Powertrain Part 2-Transfer Case, Differentials, Drive Shafts and Shocks

Money Pit Staff Writer

In this episode we start with transfer case, and no surprise here... Advanced Adapters is the best in the business. We have an Atlas Pro Series 3.8:1 in Rocksanne and it, too, has been flawless, and don’t forget—that’s with tons of horsepower and 49” tires on a 7500 lb car.

The Pro Series is intended for heavier Gross Vehicle Weight Ratings (GVWR), and high horsepower race applications. The New G2 Pro Series Atlas Transfer Case is equipped with a 1-1/2” idler shaft assembly offering several advantages in strength. This is the same transfer case that many Ultra4 teams have been running in their King of the Hammers race cars for many years with just a freshen up between seasons.

We ordered a 3.0:1 gear ratio with the Flat Tow option because we want to be able to flat tow the LJ to places where we won’t be wheeling. This includes an oiling system to keep the transfer case lubed during trips of more than 250 miles. We also ordered a VSS output that we can use for a speedo and to tie into the GM engine computer to better control the idle which will give the Jeep better road manners during slowing and stopping. 1350 front and rear yokes and a cable shifter rounds out our order.

The transfer case was relatively easy and quick to install with the body off the Jeep. The first thing we did was lay it front down on the bench and fill with the supplied oil. This is way easier than trying to do it later under the Jeep. Next, we set the clocking ring to the specs in the Tracer Kit instructions and lifted it into position and installed the bolts.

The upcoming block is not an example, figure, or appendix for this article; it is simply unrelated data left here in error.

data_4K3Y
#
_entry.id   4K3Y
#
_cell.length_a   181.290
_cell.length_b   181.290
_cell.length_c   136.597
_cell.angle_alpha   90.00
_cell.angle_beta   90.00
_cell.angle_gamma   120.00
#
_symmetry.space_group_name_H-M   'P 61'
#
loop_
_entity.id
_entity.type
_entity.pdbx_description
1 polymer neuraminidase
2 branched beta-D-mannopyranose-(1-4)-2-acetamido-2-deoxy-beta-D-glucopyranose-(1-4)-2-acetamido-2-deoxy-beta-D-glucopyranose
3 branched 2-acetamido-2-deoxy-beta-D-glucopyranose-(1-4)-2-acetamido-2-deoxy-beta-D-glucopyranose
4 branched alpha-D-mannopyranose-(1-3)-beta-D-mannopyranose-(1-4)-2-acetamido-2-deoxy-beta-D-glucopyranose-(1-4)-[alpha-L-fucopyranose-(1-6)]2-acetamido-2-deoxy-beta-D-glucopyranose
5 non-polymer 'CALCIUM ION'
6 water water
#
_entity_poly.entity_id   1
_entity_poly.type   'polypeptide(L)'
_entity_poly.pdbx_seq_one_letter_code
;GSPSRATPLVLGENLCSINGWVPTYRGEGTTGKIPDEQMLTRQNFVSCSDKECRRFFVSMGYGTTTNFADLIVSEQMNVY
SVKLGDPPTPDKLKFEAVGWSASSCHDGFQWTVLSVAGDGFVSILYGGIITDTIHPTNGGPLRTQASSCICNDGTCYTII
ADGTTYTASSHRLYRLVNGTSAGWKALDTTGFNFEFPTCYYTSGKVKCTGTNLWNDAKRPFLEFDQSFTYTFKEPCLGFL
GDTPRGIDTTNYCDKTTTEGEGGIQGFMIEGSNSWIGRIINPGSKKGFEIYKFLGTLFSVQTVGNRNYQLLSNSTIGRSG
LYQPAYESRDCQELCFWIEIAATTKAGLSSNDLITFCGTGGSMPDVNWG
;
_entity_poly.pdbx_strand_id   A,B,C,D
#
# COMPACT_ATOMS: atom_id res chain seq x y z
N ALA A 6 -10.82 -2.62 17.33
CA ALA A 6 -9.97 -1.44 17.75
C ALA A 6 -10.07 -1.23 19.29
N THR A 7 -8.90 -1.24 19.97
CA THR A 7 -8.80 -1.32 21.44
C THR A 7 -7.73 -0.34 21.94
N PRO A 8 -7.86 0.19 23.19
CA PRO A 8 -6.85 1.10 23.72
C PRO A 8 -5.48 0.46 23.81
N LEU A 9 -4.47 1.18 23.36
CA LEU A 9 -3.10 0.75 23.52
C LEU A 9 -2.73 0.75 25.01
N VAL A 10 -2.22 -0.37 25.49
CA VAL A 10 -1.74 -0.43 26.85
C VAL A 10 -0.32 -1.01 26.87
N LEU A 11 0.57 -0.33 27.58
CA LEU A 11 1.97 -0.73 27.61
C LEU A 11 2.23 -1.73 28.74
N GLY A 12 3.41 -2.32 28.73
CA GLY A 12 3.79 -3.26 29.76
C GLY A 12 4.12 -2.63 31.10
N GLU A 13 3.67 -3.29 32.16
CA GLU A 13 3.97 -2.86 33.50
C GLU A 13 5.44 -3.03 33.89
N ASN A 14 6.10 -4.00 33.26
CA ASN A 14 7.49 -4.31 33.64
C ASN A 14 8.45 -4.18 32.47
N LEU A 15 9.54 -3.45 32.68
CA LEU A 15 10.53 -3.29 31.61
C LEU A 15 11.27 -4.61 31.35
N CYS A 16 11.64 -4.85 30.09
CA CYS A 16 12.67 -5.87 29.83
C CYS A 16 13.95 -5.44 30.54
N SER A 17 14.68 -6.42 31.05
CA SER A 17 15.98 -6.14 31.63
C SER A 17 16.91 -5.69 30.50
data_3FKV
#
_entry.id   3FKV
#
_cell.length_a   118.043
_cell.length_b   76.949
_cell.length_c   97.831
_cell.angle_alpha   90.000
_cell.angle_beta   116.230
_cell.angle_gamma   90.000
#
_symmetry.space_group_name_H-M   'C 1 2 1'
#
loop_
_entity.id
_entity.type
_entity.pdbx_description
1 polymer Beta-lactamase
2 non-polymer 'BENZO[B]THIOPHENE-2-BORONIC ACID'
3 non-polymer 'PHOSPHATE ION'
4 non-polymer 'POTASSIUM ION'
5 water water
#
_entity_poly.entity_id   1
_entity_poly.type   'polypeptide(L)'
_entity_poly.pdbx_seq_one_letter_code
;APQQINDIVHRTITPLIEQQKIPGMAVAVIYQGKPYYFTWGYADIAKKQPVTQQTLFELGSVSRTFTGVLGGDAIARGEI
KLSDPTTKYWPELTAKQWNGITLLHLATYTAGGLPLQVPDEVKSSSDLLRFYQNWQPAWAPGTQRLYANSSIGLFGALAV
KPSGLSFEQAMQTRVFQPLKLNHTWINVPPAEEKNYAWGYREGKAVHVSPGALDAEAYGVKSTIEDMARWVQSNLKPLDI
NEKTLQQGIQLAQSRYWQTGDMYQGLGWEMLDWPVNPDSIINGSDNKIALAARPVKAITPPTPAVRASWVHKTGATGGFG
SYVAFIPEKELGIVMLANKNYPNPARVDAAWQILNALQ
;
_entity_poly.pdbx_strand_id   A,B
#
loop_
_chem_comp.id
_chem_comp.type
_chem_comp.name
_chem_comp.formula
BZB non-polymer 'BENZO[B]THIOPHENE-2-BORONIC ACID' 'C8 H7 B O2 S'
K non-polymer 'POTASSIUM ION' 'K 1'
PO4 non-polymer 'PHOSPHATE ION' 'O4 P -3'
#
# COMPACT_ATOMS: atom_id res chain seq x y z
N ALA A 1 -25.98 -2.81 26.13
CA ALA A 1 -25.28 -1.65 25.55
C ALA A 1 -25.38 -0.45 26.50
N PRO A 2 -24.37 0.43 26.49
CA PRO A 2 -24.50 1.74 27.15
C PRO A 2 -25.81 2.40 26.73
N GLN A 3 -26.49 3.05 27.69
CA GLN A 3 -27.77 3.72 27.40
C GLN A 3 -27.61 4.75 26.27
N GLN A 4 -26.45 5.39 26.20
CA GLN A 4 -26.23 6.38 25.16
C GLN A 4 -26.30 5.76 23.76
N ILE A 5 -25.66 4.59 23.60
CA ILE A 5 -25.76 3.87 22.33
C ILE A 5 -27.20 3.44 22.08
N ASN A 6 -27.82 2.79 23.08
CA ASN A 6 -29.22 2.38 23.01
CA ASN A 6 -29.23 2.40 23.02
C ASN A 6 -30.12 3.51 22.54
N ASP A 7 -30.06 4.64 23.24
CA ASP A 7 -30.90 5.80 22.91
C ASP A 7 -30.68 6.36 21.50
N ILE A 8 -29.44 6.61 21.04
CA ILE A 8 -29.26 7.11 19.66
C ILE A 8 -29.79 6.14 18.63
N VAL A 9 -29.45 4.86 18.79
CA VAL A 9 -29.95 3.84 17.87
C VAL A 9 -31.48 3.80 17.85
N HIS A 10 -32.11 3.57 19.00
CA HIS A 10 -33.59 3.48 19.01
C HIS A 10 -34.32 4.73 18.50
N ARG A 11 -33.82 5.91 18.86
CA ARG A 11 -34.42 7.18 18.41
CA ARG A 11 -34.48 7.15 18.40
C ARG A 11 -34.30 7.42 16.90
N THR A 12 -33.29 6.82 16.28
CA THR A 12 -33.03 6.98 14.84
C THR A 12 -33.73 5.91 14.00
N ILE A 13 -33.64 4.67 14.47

The cable shifter takes a few minutes to figure out, but good instructions pay off and soon it was done.
The next item is our Currie Extreme 60 and 70 differentials. We are very excited to be working with Currie Enterprises on this project because these axles are specifically designed for rock sports.
They have huge 3-5/8” diameter axle tubes. Currie designed cast iron center section that has the differential cover rotated up at an angle to keep it out of the rocks, full float hubs, locking hubs in the front, 1 ton knuckles with machined high steer arms, hardened steel skid plate, an axle bridge in the rear to attach your upper link mounts, 5.38:1 gear ratio, and Auburn electric lockers. Wow! We ordered our axles bare with no brackets.

The installation of the Genright Tracer brackets was fairly easy. GenRight supplies good instructions and lots of pictures to keep things moving. We lifted the rear diff with the engine hoist set it up on 3 stands at about 3 feet off the floor. No bending over and we could rotate the entire unit on the stands to make welding much easier.

The rear took about 3 hours to tack everything in place including upper and lower link mounts, shock mounts and sway bar mounts. Another hour or so to weld it up and it was ready for paint.